Making Choices: An Appropriate Technology Approach to New Media (Part II)

Content From: David Galiel, Advisor , AIDS.govPublished: October 06, 20092 min read


Our “Making Choices” strategy blog series explores ways to develop an effective new media plan that considers available resources, integrates with existing services, and uses the right tools for the job. Part I of this series discussed the first step of designing a new media strategy: identifying audiences and needs.

Part II: How To Choose?
Decision-making processes such as POST uses new media in several of the following ways to reinforce traditional media and make tangible materials more readily available:

The Old Is New Again
We know that cell phone usage is wide-spread, the technical barriers to using texting are very low, and participants can exchange text messages relatively privately — even in a public place. Therefore, when considering how to provide HIV testing information quickly and easily, text messaging stood out as appropriate technology. For World AIDS Day 2007, the Kaiser Family FoundationExit Disclaimer, CDC, and collaborated to launch the KNOWIT text messaging campaign to help people identify their local HIV testing sites. It may be surprising to hear traditional text messaging characterized as “new media” — the technology has been in use over a decade and doesn't include “social networking” or “Web 2.0” features. In fact, it doesn't even require a computer. However, text messaging proves to be the appropriate technology to meet a vital community need.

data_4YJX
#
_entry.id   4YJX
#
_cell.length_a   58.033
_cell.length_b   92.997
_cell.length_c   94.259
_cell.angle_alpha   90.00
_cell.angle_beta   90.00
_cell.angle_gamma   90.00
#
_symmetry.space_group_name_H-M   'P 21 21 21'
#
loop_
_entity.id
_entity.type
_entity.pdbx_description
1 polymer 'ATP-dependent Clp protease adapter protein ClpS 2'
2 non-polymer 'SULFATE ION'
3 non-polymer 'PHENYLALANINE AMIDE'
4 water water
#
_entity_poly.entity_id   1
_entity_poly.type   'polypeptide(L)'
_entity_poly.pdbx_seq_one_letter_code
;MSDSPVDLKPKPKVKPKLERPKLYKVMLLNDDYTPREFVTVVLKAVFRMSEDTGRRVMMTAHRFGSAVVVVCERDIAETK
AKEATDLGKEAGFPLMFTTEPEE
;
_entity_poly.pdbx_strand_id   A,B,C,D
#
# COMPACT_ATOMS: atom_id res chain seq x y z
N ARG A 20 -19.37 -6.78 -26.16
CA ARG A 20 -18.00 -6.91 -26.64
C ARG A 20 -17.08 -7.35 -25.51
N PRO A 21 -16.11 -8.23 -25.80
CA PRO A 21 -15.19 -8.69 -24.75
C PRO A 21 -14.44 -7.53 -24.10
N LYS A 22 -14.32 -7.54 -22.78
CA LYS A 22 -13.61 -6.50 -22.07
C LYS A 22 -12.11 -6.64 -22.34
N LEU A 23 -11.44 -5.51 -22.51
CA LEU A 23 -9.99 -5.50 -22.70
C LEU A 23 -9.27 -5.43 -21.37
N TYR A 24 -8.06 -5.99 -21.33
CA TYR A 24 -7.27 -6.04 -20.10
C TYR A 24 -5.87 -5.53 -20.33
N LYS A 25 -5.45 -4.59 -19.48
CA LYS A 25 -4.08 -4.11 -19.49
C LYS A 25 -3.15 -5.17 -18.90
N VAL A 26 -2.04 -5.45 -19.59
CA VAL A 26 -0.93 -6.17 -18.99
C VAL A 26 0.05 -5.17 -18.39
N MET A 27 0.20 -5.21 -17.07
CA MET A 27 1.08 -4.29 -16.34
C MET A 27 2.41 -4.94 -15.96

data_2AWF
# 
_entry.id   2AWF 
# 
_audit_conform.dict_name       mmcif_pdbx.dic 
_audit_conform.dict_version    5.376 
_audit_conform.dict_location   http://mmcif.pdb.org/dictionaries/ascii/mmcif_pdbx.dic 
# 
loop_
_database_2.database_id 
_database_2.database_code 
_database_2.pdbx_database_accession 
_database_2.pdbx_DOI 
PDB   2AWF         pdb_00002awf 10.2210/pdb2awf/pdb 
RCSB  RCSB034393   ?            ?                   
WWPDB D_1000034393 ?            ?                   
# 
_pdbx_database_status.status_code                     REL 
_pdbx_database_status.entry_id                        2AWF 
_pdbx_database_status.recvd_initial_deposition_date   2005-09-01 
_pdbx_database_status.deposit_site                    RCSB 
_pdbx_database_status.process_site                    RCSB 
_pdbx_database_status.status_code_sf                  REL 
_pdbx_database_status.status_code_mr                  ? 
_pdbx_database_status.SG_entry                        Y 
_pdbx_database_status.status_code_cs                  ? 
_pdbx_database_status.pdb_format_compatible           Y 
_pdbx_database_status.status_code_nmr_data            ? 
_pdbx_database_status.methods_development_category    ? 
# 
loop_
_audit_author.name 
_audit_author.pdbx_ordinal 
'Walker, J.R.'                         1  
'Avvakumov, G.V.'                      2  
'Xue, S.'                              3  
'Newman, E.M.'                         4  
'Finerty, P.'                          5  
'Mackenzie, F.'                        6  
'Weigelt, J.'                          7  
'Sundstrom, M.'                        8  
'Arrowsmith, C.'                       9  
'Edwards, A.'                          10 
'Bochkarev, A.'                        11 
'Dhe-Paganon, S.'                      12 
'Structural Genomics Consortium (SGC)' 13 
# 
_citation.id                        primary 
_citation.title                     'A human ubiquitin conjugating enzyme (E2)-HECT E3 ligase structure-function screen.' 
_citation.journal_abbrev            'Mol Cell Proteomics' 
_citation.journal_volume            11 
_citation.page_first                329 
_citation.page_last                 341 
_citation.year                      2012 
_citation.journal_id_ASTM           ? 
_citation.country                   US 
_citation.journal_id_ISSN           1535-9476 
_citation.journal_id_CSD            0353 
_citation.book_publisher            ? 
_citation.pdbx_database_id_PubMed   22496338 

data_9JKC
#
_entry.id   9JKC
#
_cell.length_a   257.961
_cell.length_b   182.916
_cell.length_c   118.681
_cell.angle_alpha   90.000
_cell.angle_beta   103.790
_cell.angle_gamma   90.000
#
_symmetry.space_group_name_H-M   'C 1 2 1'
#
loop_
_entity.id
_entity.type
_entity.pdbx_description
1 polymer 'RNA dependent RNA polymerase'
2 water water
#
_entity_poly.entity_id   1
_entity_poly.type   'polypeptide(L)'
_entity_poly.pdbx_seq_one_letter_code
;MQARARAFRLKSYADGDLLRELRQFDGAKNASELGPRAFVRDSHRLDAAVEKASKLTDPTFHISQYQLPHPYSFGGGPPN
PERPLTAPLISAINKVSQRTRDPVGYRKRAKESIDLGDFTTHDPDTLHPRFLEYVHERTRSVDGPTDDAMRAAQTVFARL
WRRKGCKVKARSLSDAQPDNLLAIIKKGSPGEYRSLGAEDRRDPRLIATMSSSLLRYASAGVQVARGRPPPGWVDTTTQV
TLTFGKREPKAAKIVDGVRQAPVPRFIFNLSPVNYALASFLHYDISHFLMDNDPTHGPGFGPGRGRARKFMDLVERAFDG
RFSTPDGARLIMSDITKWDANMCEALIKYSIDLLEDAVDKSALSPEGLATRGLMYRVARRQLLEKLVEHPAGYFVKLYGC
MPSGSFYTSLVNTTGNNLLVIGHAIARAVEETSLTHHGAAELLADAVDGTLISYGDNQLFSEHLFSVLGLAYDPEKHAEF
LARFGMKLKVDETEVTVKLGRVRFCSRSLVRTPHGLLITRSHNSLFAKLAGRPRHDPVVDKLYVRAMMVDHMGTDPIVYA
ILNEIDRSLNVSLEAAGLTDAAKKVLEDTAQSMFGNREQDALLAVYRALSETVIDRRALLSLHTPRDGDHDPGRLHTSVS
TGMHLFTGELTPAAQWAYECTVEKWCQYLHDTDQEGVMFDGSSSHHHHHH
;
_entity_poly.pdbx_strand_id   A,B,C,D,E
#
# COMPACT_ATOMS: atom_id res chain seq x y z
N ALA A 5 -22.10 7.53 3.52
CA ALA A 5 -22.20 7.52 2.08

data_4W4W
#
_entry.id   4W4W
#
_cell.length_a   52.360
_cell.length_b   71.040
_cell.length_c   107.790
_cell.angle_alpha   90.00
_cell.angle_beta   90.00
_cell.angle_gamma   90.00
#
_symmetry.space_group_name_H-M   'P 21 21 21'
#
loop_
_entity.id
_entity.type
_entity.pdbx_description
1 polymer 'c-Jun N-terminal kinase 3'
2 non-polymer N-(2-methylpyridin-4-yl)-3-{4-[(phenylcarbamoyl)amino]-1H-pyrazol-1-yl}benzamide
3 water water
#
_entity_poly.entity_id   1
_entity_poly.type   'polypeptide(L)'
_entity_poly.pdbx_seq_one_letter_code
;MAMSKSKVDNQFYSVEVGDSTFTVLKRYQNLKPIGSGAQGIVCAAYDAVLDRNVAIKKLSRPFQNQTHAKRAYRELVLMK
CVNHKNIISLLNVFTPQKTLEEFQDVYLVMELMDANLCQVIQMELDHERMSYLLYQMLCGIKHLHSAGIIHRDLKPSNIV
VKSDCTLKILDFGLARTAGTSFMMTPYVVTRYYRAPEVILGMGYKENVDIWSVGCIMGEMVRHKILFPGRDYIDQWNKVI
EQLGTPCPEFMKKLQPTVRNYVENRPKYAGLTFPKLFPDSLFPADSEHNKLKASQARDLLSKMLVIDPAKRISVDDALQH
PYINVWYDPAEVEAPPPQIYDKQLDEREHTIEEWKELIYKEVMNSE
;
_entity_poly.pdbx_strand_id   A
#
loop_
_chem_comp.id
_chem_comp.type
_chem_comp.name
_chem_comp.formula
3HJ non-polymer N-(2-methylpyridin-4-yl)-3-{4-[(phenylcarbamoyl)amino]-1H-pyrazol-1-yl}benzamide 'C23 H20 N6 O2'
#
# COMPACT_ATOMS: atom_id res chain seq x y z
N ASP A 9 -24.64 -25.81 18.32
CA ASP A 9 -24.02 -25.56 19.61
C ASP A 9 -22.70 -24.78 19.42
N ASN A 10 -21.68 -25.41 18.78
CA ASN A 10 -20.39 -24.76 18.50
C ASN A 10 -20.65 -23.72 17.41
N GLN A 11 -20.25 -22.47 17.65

Let audiences and needs guide your choice of tools — avoid the trap of letting alluring new technologies push project development. In fact, an essential part of a new media strategy is deciding what tools not to use. And take into account the unique culture, environment and resources of the community you serve in selecting the right tool for the job.